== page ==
Turning Plastic into Possibility: How Closing the Loop in Asia-Pacific Is Building Waste Infrastructure for the Future

Tom Idle

Published 9 hours ago.
About a 5 minute read.

Image: Lucro

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The region continues to face waste challenges. But with the right solutions, Asia-Pacific has a huge opportunity to turn the tide — finding more value in post-consumer plastic and closing the loop on waste.

The Asia-Pacific region is an innovation hub poised to spur key changes in
the way the world processes plastic waste. With circular economy leaders such as
Circulate Capital headquartered in the
region alongside award-winning, homegrown entrepreneurs such as
Lucro, new recycling
technologies and plastics designed for the future are on the cusp of a major
breakthrough — and that breakthrough couldn’t be coming at a better time.

Asia-Pacific is also the epicenter of much of the world’s mismanaged plastic
waste: The World Bank

that half of the top 10 hotspots for plastic waste are in Southeast Asia alone.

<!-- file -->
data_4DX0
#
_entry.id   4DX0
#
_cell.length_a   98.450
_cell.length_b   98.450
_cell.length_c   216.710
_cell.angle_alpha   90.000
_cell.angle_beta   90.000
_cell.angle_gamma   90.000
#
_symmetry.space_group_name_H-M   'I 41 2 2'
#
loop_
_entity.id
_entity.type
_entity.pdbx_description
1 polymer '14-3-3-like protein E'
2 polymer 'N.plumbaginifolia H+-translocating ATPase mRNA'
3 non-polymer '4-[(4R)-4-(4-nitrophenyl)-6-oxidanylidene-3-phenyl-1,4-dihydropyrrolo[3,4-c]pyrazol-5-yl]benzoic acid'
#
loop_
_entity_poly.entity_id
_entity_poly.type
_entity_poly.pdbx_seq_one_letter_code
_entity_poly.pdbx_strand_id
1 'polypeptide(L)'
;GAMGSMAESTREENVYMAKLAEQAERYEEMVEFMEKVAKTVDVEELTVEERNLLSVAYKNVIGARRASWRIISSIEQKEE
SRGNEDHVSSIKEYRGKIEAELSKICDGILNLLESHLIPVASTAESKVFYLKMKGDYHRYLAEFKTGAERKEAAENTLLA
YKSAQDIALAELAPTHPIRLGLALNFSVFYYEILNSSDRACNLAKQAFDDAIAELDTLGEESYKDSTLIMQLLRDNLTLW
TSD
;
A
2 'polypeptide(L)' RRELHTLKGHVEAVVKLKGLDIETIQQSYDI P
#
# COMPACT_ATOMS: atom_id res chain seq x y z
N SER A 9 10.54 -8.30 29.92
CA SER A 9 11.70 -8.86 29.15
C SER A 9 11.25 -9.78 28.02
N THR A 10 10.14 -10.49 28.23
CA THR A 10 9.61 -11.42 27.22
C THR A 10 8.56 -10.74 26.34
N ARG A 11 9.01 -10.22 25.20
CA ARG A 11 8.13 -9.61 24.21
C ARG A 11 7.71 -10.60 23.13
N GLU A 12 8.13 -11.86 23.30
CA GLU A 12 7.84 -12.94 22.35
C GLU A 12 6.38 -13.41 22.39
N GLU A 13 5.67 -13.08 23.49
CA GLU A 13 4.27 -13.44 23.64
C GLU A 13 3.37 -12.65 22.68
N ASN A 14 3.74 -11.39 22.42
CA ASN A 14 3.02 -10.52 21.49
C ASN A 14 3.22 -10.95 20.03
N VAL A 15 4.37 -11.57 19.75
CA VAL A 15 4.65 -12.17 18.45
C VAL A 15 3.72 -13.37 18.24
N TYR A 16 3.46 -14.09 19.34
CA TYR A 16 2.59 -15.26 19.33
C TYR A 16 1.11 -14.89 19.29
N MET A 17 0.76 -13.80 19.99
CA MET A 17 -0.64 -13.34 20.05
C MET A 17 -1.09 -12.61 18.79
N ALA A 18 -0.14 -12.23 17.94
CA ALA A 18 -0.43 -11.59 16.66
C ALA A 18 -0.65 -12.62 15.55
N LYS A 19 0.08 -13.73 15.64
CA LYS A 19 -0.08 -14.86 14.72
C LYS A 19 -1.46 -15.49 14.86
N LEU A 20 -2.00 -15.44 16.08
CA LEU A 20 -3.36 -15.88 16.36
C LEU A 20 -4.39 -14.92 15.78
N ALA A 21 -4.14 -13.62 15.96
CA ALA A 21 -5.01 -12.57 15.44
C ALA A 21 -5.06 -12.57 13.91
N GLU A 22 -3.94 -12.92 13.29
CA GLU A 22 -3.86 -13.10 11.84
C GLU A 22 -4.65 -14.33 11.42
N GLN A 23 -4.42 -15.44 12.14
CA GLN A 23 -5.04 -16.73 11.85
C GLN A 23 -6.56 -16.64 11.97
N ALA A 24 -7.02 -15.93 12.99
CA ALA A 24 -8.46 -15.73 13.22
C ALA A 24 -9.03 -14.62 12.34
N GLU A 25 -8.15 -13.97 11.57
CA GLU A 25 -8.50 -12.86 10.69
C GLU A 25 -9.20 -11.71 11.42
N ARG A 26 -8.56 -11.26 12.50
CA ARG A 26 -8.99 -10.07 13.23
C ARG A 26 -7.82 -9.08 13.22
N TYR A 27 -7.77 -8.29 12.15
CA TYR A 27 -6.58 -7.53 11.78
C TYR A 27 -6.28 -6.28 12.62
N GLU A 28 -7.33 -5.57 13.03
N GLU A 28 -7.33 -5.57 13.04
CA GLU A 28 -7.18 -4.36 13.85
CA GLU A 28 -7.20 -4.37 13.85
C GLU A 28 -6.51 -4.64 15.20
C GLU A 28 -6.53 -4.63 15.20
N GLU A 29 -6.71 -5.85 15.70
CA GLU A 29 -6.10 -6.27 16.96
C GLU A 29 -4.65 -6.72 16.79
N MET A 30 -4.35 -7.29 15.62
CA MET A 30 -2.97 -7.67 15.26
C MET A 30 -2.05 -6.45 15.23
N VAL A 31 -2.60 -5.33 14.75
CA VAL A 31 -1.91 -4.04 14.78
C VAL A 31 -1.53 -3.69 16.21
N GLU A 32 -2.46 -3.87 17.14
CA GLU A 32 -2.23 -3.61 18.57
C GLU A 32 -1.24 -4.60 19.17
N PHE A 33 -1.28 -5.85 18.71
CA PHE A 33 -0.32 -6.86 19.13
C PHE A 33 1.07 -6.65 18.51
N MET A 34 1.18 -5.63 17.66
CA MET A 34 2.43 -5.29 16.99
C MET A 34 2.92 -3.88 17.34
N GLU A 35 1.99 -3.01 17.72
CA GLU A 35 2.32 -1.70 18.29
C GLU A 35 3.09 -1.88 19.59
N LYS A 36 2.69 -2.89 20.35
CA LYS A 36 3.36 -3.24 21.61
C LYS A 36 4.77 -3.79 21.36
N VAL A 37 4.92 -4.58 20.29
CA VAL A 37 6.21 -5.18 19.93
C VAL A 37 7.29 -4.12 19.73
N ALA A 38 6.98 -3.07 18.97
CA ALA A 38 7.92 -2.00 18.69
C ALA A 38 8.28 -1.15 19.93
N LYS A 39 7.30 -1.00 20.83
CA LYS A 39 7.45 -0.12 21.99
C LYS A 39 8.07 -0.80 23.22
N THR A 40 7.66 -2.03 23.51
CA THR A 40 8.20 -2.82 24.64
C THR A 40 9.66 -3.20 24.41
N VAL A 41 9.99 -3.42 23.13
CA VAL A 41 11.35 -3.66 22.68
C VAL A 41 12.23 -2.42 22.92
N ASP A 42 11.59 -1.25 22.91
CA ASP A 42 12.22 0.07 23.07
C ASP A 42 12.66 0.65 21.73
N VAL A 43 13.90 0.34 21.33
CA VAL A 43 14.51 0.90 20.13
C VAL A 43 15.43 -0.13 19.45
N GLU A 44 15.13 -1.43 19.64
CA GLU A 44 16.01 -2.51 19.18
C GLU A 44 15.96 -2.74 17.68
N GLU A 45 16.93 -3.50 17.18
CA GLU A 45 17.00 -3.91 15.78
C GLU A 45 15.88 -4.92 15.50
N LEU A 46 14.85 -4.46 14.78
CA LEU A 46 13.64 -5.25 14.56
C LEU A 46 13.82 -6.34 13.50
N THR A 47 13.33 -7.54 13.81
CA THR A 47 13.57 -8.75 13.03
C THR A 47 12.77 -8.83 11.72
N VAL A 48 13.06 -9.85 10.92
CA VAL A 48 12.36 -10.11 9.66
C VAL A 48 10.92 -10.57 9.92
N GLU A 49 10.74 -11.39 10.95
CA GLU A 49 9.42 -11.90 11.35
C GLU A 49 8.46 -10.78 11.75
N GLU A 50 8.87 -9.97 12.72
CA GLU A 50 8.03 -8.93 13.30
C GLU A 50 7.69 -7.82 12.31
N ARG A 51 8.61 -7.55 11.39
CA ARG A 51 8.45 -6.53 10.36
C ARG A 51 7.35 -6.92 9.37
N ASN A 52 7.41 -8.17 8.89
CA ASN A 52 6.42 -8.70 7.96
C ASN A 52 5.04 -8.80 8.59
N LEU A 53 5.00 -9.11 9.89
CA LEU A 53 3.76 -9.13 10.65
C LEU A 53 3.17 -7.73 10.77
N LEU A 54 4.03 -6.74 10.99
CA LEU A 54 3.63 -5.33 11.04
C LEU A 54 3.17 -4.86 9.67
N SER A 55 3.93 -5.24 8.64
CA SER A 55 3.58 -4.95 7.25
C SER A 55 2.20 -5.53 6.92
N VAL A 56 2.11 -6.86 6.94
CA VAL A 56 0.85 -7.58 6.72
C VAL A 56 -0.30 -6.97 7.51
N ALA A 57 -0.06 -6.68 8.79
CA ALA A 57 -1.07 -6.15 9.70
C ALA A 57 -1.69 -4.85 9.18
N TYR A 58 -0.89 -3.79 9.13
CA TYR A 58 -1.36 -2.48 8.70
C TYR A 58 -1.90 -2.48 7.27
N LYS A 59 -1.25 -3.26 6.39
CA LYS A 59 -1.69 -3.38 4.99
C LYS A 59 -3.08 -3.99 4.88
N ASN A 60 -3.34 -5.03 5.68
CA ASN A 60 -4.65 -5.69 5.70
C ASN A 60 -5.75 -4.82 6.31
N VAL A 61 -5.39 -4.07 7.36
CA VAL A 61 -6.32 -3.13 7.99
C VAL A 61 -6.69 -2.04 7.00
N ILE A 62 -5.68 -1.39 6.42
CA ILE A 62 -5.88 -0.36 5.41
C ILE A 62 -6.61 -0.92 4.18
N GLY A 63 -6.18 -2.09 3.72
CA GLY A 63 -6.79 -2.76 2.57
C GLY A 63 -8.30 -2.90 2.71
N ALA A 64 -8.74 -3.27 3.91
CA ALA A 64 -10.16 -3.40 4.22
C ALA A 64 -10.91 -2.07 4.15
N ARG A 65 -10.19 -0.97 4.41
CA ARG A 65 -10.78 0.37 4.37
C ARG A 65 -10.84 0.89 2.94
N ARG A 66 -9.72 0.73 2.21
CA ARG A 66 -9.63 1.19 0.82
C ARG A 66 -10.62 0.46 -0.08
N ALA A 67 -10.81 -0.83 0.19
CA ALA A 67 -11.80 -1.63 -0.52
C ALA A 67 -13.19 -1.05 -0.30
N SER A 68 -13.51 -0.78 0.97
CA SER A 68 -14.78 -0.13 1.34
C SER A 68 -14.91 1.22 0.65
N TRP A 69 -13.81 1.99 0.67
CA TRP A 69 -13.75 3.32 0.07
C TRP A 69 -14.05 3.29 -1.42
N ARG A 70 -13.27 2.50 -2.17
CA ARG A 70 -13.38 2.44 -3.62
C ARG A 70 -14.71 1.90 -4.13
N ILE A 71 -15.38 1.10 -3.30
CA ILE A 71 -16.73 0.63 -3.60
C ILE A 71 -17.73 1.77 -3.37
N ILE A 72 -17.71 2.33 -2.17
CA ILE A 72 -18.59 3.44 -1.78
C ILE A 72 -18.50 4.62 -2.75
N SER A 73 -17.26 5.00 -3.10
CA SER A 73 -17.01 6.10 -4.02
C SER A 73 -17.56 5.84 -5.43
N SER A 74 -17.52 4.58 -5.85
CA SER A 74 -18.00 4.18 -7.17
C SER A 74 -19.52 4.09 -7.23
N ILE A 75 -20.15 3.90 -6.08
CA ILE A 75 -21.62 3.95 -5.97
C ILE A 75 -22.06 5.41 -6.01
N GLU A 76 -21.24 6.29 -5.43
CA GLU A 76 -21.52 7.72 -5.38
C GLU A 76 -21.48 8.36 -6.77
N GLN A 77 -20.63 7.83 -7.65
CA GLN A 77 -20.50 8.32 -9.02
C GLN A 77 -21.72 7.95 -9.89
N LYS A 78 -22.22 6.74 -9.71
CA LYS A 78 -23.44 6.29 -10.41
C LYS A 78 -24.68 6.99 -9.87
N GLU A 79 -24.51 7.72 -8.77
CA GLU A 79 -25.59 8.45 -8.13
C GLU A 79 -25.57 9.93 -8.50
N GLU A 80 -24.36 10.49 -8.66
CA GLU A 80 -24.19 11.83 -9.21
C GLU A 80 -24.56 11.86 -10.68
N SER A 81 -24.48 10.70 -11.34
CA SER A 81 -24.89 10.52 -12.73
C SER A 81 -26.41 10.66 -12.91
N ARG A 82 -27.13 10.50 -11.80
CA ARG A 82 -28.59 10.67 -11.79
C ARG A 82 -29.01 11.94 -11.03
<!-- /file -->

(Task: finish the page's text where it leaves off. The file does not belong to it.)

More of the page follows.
However, the broader region holds ample opportunity to turn this waste into new,
sustainable possibilities.

For regional sustainability leaders including Japan, Singapore and New
, plastic waste is already changing the way consumers understand and
use products. In these countries, a growing amount of plastic waste enters
formal waste-management channels and gets recycled. In too many other countries,
however, there are still important opportunities to implement formal
waste-collection mechanisms that meet growing consumer

for sustainable materials. Innovative companies have the chance to capitalize on
these existing challenges — diverting waste from landfill and
to be recreated as new products or applications.

This landscape has created a unique moment for those looking to transform
plastic waste into something
Bambang Candra,
Commercial VP for Dow’s Asia-Pacific Packaging and
Specialty Plastics division, is at the heart of finding solutions and
encouraging everybody — from individuals to businesses and governments — to
think differently about plastic
Now based in Singapore, Candra has been with the business since graduating
college as a chemical engineer 32 years ago. Born and raised in Indonesia,